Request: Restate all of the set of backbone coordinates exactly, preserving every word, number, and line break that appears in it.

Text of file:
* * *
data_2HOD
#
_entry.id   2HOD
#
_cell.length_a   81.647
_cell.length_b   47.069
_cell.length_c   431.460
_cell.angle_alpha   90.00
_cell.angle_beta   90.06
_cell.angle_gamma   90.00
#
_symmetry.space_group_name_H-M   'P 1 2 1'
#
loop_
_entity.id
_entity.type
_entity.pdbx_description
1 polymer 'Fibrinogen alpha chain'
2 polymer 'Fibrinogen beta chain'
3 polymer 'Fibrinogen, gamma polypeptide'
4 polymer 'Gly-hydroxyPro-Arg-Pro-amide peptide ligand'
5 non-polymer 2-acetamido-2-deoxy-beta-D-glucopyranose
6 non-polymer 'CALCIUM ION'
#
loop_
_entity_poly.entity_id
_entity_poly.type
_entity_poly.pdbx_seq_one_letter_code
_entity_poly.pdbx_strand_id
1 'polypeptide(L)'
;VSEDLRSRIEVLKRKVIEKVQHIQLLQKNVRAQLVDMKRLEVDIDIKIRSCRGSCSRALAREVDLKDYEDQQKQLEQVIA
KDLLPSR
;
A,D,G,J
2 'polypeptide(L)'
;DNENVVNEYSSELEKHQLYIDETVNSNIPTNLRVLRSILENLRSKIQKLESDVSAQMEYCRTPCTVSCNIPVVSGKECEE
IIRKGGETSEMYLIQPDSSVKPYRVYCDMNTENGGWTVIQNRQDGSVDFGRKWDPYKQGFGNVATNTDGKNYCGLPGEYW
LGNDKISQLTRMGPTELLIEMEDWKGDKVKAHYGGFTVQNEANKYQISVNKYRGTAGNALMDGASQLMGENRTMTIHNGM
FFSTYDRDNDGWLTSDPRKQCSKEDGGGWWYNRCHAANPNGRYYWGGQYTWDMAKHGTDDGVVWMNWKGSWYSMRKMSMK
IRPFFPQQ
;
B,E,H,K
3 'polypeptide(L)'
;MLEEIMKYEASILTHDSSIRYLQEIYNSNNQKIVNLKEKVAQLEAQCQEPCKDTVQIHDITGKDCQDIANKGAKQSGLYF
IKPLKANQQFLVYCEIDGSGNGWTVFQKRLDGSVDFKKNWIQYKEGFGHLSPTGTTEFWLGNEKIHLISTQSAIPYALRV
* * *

data_2HOD
#
_entry.id   2HOD
#
_cell.length_a   81.647
_cell.length_b   47.069
_cell.length_c   431.460
_cell.angle_alpha   90.00
_cell.angle_beta   90.06
_cell.angle_gamma   90.00
#
_symmetry.space_group_name_H-M   'P 1 2 1'
#
loop_
_entity.id
_entity.type
_entity.pdbx_description
1 polymer 'Fibrinogen alpha chain'
2 polymer 'Fibrinogen beta chain'
3 polymer 'Fibrinogen, gamma polypeptide'
4 polymer 'Gly-hydroxyPro-Arg-Pro-amide peptide ligand'
5 non-polymer 2-acetamido-2-deoxy-beta-D-glucopyranose
6 non-polymer 'CALCIUM ION'
#
loop_
_entity_poly.entity_id
_entity_poly.type
_entity_poly.pdbx_seq_one_letter_code
_entity_poly.pdbx_strand_id
1 'polypeptide(L)'
;VSEDLRSRIEVLKRKVIEKVQHIQLLQKNVRAQLVDMKRLEVDIDIKIRSCRGSCSRALAREVDLKDYEDQQKQLEQVIA
KDLLPSR
;
A,D,G,J
2 'polypeptide(L)'
;DNENVVNEYSSELEKHQLYIDETVNSNIPTNLRVLRSILENLRSKIQKLESDVSAQMEYCRTPCTVSCNIPVVSGKECEE
IIRKGGETSEMYLIQPDSSVKPYRVYCDMNTENGGWTVIQNRQDGSVDFGRKWDPYKQGFGNVATNTDGKNYCGLPGEYW
LGNDKISQLTRMGPTELLIEMEDWKGDKVKAHYGGFTVQNEANKYQISVNKYRGTAGNALMDGASQLMGENRTMTIHNGM
FFSTYDRDNDGWLTSDPRKQCSKEDGGGWWYNRCHAANPNGRYYWGGQYTWDMAKHGTDDGVVWMNWKGSWYSMRKMSMK
IRPFFPQQ
;
B,E,H,K
3 'polypeptide(L)'
;MLEEIMKYEASILTHDSSIRYLQEIYNSNNQKIVNLKEKVAQLEAQCQEPCKDTVQIHDITGKDCQDIANKGAKQSGLYF
IKPLKANQQFLVYCEIDGSGNGWTVFQKRLDGSVDFKKNWIQYKEGFGHLSPTGTTEFWLGNEKIHLISTQSAIPYALRV